Claire Askew interviews, reviews & poem features for How to burn a woman
'This is a consummate collection of poems by an emerging young poet. The central theme of the book is the historical persecution of women and men during the witch hunts of the sixteenth century onwards, and this historic context is approached with great sensitivity, comprehension and creativity.' - Judges Patrick Corbett, Hugh McMillan, Dr Anne Pia and Dr Ian Spring, on How to burn a woman, winner of Scottish Poetry Book of the Year 2022 (Scotland's National Book Awards)
Poet and novelist Claire Askew’s electrifying second collection How to burn a woman is an investigation of power: the power of oppressive systems and their hold over those within them; the power of resilience; the power of the human heart. It throngs with witches, outsiders, and women who do not fit the ordinary moulds of the world.
How to burn a woman was published by Bloodaxe Books in October 2021 and won the Scottish Poetry Book of the Year 2022 (Scotland's National Book Awards).
Claire Askew's poem ’Foreplay’ from How to burn a woman was Highly Commended by the Forward Prize judges in 2022 and is included in The Forward Book of Poetry 2023.
The Herald Scotland, Best New Scottish Books of 2023, in print Saturday 4 March 2023, online 5 March 2023
Claire Askew’s forthcoming crime novel The Dead Don’t Speak (June 2023, Hodder & Stoughton) was chosen for The Herald’s pick of the best new Scottish Books of 2023 feature of 4 March. Her award-winning second poetry collection How to burn a woman (2021) was mentioned at the end of the piece.
‘If you prefer verse to violence and couplets to crime, note that Askew is also an award-winning poet: her most recent collection, How To Burn A Woman, won the 2022 Scottish Poetry Book of the Year Award.’ – Barry Didcock, The Herald (Our pick of the best new Scottish books of 2023)
Read the full feature here.
INTERVIEW WITH CLAIRE ASKEW ON BBC RADIO SCOTLAND
The Afternoon Show, BBC Radio Scotland, Friday 16 December 2022, 2-4pm
Claire Askew was a guest on BBC Radio Scotland’s The Afternoon Show on 16 December. She was talking to presenter Nicola Meighan about her Scottish Poetry Book of the Year-winning second collection How to burn a woman. Nicola introduced Claire with a description of her winning collection:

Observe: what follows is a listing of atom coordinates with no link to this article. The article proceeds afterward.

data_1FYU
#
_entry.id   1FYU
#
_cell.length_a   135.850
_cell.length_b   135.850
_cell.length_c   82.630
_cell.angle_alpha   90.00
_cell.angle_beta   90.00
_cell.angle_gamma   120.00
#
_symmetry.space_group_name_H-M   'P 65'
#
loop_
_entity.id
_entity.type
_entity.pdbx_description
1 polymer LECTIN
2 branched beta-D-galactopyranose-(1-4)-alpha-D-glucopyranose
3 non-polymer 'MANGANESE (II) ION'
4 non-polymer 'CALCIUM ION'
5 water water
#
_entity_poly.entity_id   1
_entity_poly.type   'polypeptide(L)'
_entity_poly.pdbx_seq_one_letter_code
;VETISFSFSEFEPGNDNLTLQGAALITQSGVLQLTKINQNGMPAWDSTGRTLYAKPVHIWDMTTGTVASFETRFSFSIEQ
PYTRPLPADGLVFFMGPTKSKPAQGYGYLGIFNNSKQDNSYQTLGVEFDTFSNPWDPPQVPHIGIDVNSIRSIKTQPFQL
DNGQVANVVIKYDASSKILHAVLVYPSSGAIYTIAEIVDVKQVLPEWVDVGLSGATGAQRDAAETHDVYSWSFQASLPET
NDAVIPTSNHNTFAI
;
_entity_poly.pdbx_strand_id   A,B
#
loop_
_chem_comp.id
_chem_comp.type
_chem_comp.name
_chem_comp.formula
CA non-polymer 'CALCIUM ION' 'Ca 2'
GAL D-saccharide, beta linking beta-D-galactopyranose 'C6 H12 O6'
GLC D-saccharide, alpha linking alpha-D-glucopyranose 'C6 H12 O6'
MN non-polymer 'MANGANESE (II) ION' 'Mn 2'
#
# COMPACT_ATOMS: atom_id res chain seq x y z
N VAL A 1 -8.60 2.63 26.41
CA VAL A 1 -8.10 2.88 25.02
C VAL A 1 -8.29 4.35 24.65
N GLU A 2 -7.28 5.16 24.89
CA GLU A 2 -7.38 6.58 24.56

‘…a vital, powerful book that commemorates those persecuted for witchcraft over the centuries, along with reflections on being an outsider, on love in its myriad forms, on smiles that cut like knives, and the loneliness of the Loch Ness Monster.’ – Nicola Meighan, introducing How to burn a woman on The Afternoon Show
Claire was interviewed live down the line from Carlisle. She spoke about to Nicola about her ancestor Anne Askew, her historical research on those accused of witchcraft and about the parallels she found with the #MeToo movement centuries later. They also discussed the contemporary, personal aspects of the book, and the difference between writing poetry and crime fiction. Claire read and introduced her poem ‘Janet Horne, died 1727’.
Available on BBC Sounds until 4pm on 15 January 2023. Claire joined the programme at 0:43:10.
No longer available to listen to, but programme details here.
SCOTTISH POETRY BOOK OF THE YEAR 2022 (Scotland's National Book Awards)
The Saltire Society filmed the authors shortlisted for Scotland's National Book Awards reading from their shortlisted books, with introductions by some of the judges.
The poetry shortlist video is below. Claire Askew reads her poem 'Library' from How to burn a woman. Introduced at 4:21 by poetry co-judge Dr Anne Pia.
'There's a great power in Claire's work, and there's a tremendous crafting of imagery. At the same time, her language is simple, but it's intense, and for me she obviously speaks to all generations, but she's a woman of her generation.' - Dr Anne Pia, co-judge, Scottish Poetry Book of the Year 2022 (Scotland's National Book Awards)
Claire was announced as winner of the Scottish Poetry Book of the Year Award at a ceremony in Edinburgh on 8 December 2022.
'This is a consummate collection of poems by an emerging young poet. The central theme of the book is the historical persecution of women and men during the witch hunts of the sixteenth century onwards, and this historic context is approached with great sensitivity, comprehension and creativity... A book full of carefully crafted poems that connect the past with the present and raise intriguing questions about the way we live and have lived.' - Judges Patrick Corbett, Hugh McMillan, Dr Anne Pia and Dr Ian Spring, on How to burn a woman, winner of Scottish Poetry Book of the Year 2022 (Scotland's National Book Awards)
'Merga Bien' from How to burn a woman was featured as Poem of the Week in The Scotsman on 26 November 2022.
‘This week’s poem comes from Claire Askew’s second full-length poetry book. It’s a stunning collection, full of tenderness, love, righteous indignation and wit.’ – The Scotsman (Poem of the Week)
Oxford Brookes Poetry Centre, Poem of the Week, online 20 July 2022
‘Big hands’ from Claire Askew’s second collection How to burn a woman was featured as Oxford Brookes Poetry Centre’s Poem of the Week on 20 July 2022.
Read the poem here: https://weeklypoems.brookes.ac.uk/2022/07/20/big-hands/
Scottish Poetry Library, Best Scottish Poems 2021, online 13 April 2022
The title poem from How to burn a woman was chosen by editor Hugh McMillan for the Scottish Poetry Library’s Best Scottish Poems 2021 feature of 13 April 2022. The poem was accompanied by author and editor notes, and by audio of Claire reading it.
Read and listen to the poem here.
INTERVIEW WITH CLAIRE ASKEW ON BBC RADIO 4's START THE WEEK
Start the Week: Witches, BBC Radio 4, Monday 6 December 2021, 9am & 9.30pm
Claire Askew was a guest on BBC Radio 4’s flagship arts and discussion programme Start the Week on 6 December 2021. She was in conversation with host Andrew Marr and fellow guests actor Kathryn Hunter (who plays all three witches in the new film The Tragedy of Macbeth) and historian Malcolm Gaskill. Claire was talking about her second collection How to burn a woman and read an extract from her poem 'Janet Horne, d. 1727'. Claire spoke about the research she did to explore the real women she writes about in the collection, and how she uses poetry to 'capture just a moment of the essence of each of these people's lives'.